BRISTOL, Tenn. — After adjusting the satellite antenna to the north from Whitetop Creek Park in Bristol on Saturday afternoon, an amateur radio operator reached Oklahoma.
A handful of members from the Bristol Amateur Radio Club gathered at the park near the Bristol Dragway for the annual Field Day event.
Rain and storms held members from starting on time Saturday, according to club president Adam Dye.
At 2 p.m., members attempted to begin contacting other amateur radio operators around the country.
Chris Brooks of Bristol, Tennessee, was the first to make contact.
“We got it,” he exclaimed after setting down his satellite phone.
Brooks and other local ham radio operators sat under large white tents at the park and used various means to reach other “hams.”
After setting up his equipment and adjusting the antenna, Brooks finally heard from an operator in Oklahoma, he said.
The American Radio Relay League Field Day is the single most popular on-the-air event held annually in the U.S. and Canada. On the fourth weekend of June of each year, more than 35,000 radio amateurs, or “hams,” gather with their clubs, groups or simply with friends to operate from remote locations.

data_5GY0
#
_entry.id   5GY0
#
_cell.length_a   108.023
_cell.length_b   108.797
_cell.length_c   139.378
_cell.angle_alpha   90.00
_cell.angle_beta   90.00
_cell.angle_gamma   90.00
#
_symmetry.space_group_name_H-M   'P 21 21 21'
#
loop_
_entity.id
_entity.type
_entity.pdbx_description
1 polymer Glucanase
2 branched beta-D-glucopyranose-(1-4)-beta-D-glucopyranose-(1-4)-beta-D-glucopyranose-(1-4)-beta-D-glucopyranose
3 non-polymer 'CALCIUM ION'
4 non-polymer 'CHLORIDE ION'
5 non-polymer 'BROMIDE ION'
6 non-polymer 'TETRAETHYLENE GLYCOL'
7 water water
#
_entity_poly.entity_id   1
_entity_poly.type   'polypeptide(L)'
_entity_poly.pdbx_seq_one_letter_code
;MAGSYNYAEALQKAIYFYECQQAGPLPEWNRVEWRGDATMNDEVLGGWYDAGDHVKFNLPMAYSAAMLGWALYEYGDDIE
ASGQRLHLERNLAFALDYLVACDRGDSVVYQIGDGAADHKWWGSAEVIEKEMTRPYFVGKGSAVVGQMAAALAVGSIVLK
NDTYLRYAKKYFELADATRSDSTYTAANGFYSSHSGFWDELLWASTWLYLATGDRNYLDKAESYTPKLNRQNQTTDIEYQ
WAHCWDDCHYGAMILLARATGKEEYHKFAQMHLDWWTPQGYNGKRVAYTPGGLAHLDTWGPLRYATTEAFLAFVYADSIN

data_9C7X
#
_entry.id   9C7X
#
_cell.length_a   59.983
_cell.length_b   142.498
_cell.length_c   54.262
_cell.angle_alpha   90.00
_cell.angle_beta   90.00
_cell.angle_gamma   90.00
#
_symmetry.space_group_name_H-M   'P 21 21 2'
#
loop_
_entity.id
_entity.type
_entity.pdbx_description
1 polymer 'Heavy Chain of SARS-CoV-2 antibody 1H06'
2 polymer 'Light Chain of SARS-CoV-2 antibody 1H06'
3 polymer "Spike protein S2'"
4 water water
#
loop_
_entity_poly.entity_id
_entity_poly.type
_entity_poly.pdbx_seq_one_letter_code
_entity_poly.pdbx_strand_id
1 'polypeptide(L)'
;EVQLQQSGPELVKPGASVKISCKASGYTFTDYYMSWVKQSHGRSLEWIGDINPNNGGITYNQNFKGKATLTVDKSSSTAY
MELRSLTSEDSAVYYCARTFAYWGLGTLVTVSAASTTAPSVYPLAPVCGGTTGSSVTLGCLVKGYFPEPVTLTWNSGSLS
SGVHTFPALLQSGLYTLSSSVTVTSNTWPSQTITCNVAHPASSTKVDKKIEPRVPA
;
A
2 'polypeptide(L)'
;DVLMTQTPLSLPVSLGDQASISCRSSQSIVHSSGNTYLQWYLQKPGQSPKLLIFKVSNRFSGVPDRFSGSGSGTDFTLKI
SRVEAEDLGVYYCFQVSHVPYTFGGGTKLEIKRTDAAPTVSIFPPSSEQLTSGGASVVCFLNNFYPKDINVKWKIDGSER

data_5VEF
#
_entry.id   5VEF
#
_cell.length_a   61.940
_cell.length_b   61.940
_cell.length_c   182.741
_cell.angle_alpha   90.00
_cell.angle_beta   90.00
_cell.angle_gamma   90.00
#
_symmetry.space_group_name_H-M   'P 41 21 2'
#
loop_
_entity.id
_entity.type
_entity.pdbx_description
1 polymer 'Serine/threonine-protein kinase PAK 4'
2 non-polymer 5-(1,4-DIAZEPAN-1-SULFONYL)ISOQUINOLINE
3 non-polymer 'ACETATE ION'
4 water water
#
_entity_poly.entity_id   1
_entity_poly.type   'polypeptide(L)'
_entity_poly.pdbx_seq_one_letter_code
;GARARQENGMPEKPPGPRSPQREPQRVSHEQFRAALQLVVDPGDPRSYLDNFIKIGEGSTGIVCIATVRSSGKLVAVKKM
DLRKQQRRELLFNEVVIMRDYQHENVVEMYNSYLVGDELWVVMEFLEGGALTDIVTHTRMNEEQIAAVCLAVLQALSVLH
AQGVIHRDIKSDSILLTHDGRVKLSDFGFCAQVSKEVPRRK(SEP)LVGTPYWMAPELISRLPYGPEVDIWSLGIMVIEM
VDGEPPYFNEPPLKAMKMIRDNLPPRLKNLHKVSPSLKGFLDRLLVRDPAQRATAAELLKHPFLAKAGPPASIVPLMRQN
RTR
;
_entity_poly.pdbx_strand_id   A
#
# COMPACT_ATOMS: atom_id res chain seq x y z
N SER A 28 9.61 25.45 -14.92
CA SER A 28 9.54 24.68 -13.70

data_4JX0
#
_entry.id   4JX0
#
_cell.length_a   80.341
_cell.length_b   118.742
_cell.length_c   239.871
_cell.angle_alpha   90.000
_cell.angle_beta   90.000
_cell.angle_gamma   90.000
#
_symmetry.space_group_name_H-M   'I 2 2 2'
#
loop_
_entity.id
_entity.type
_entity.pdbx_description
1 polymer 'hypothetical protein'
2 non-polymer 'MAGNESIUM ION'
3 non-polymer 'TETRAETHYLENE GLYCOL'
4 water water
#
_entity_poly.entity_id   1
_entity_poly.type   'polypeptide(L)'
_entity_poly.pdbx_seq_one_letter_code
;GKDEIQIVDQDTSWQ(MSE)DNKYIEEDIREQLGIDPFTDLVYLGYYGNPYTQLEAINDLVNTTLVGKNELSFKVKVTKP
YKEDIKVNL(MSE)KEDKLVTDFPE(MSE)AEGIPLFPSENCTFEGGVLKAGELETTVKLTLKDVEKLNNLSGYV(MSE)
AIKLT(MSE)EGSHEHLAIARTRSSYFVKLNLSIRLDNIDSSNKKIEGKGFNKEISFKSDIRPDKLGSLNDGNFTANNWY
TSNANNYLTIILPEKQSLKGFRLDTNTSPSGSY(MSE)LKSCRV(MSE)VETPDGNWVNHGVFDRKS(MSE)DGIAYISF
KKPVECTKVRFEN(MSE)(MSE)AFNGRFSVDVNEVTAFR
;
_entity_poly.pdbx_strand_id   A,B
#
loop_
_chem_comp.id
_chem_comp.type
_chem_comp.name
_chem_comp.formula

In the past, the Bristol club, which includes about 50-60 members, gathered near South Holston Lake. But in the last couple years, they began gathering at Whitetop Creek Park, Dye said.
Field Day is a picnic, a campout, practice for emergencies, an informal contest and a time to gather, according to the club members.
It is a time where many aspects of amateur radio come together to highlight their many roles.
One aspect of amateur radio is to assist during disasters and weather events. Dye noted that many amateur radio operators also serve the National Weather Service’s Skywarn program in order to keep track of storm reports.
Early Saturday, the National Weather Service office in Morristown, Tennessee, received two storm damage reports in East Tennessee.
Field Day is also a contest. The club gets points by making contact with other participants across the country.
Each time someone made contact with another participant, such as the one in Oklahoma, a note was jotted down in a pad.
Brooks noted that this year, the club received bonus points for reaching the most states.